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Maryland Bill Introduced to Ensure Employers Fully Fund Apprenticeship Programs



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Freshmen delegate Cory McCray has only been representing Maryland’s 45th district for a matter of weeks, but his commitment to the state’s workers is already on display.  McCray is working on a bill that would make construction apprenticeships more affordable by ensuring that employers fully fund their apprenticeship programs.  It is his hope that in so doing more apprentices will complete their programs and move forward into a high-paying careers.  

The average apprenticeship program can last three to five years and is industry-driven, meaning that it is often partially to fully paid for by an employer, employer association, or joint management and labor program.  Because of the lack of requirement clarity, McCray explains, some apprentices are asked to contribute as much as 50 percent of a program’s cost at a time when they may be working full-time and simultaneously attending a minimum of 144 classroom hours.  

Currently, almost half of apprentices in Maryland do not complete their programs, according to McCray’s office:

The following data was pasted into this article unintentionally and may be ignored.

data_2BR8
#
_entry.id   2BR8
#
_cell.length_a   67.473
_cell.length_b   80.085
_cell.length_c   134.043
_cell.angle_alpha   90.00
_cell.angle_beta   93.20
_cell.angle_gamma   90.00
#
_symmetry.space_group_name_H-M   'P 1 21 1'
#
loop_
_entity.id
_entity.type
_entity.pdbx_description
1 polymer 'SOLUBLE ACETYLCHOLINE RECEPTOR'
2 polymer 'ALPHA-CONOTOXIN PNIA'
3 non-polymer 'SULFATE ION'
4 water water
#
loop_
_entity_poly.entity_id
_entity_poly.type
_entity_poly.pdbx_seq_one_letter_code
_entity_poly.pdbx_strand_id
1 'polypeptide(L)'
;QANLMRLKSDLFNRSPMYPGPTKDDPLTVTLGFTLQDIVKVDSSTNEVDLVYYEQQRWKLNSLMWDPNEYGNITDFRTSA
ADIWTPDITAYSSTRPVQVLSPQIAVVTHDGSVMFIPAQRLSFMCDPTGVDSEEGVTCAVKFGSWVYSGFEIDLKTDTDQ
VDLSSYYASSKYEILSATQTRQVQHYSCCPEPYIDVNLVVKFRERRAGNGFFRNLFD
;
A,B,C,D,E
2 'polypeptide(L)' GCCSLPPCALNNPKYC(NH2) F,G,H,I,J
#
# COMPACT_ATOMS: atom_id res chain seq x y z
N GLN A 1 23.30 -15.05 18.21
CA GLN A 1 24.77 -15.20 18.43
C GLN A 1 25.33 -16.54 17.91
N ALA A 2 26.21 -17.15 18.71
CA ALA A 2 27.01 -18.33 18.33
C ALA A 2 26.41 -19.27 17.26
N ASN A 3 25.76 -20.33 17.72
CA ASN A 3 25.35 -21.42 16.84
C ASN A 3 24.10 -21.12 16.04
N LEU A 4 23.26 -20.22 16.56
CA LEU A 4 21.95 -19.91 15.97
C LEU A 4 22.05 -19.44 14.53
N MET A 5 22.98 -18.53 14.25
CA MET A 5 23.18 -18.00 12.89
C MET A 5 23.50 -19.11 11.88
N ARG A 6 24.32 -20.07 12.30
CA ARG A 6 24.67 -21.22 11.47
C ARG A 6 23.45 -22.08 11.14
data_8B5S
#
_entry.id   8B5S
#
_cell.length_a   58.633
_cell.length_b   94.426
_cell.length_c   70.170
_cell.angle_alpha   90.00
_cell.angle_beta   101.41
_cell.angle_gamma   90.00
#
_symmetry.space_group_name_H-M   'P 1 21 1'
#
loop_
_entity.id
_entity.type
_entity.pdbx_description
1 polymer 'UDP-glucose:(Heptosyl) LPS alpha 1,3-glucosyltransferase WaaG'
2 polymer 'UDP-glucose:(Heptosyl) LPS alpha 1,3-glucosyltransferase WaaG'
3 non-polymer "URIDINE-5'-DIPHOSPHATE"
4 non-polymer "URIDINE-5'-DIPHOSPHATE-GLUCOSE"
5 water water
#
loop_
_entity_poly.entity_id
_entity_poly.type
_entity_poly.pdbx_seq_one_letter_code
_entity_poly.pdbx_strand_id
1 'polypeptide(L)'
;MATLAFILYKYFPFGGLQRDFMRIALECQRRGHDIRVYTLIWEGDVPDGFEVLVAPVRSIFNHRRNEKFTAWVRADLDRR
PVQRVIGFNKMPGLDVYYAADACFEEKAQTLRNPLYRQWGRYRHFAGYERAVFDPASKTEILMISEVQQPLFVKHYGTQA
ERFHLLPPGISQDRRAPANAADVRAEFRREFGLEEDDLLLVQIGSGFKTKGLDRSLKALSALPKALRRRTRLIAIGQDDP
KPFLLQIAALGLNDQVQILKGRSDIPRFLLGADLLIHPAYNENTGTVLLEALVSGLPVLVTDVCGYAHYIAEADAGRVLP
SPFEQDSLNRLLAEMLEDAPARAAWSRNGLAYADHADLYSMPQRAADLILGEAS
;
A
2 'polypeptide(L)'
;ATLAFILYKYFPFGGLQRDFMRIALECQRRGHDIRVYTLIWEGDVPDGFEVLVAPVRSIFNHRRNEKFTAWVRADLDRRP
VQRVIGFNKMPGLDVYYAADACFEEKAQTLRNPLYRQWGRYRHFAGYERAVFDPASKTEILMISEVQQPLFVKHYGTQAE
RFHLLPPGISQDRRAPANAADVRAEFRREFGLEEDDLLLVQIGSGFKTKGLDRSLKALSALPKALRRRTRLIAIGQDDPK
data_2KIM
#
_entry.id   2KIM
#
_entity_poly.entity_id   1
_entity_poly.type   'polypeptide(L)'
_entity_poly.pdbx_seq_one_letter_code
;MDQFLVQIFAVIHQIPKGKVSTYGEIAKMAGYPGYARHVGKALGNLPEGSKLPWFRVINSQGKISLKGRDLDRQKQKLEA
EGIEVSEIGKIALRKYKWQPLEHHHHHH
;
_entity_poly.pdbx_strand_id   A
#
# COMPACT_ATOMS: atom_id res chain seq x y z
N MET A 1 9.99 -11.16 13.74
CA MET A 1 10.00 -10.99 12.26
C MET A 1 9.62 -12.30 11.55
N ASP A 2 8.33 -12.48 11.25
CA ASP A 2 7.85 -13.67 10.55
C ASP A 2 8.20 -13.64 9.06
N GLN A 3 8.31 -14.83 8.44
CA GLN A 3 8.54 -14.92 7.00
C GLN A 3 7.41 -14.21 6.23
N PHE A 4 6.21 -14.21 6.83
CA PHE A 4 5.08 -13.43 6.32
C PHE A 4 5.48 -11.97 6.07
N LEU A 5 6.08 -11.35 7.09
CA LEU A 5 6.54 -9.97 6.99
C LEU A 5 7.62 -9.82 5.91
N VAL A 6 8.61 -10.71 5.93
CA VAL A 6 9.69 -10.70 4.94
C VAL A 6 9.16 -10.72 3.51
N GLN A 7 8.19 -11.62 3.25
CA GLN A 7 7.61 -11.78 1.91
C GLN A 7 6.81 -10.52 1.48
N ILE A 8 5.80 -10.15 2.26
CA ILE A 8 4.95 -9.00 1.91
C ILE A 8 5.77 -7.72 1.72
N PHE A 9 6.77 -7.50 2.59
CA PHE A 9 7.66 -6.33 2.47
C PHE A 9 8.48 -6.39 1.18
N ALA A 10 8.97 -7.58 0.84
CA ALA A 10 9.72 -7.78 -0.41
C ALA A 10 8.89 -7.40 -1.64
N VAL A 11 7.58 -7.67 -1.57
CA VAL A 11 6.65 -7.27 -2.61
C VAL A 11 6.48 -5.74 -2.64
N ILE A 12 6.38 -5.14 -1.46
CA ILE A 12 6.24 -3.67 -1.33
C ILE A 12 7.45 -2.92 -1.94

In 2010, on average, apprentices who cancelled their apprenticeship program but remained in the industry accrued a yearly wage of $20,915. In 2010, on average, apprentices who completed their apprenticeship program accrued a yearly wage of $45,904. An apprentice that never completes his/her apprenticeship program will, on average, accrue a loss of $25,000 yearly. This has a significant impact on the labor community and the State of Maryland.

McCray’s bill would eliminate the financial barriers to apprenticeship completion by requiring contractors and subcontractors to pay the full cost of apprenticeship programs on public work projects. This would allow workers to earn higher wages and get a better return on their time investment. The bill also aims to promote transparency by requiring contractors to keep a list of each apprentice and program in which the apprentice takes part.  

For McCray, the fight for apprentice quality of life is personal.  He was previously a small business owner and graduate of an apprenticeship program through the International Brotherhood of Electrical Workers (IBEW) and Baltimore City Community College.  

His bill awaits a hearing from a house committee.


One Comment on “Maryland Bill Introduced to Ensure Employers Fully Fund Apprenticeship Programs”

  1. Way to go Mr. McCray ! Hope this goes through.

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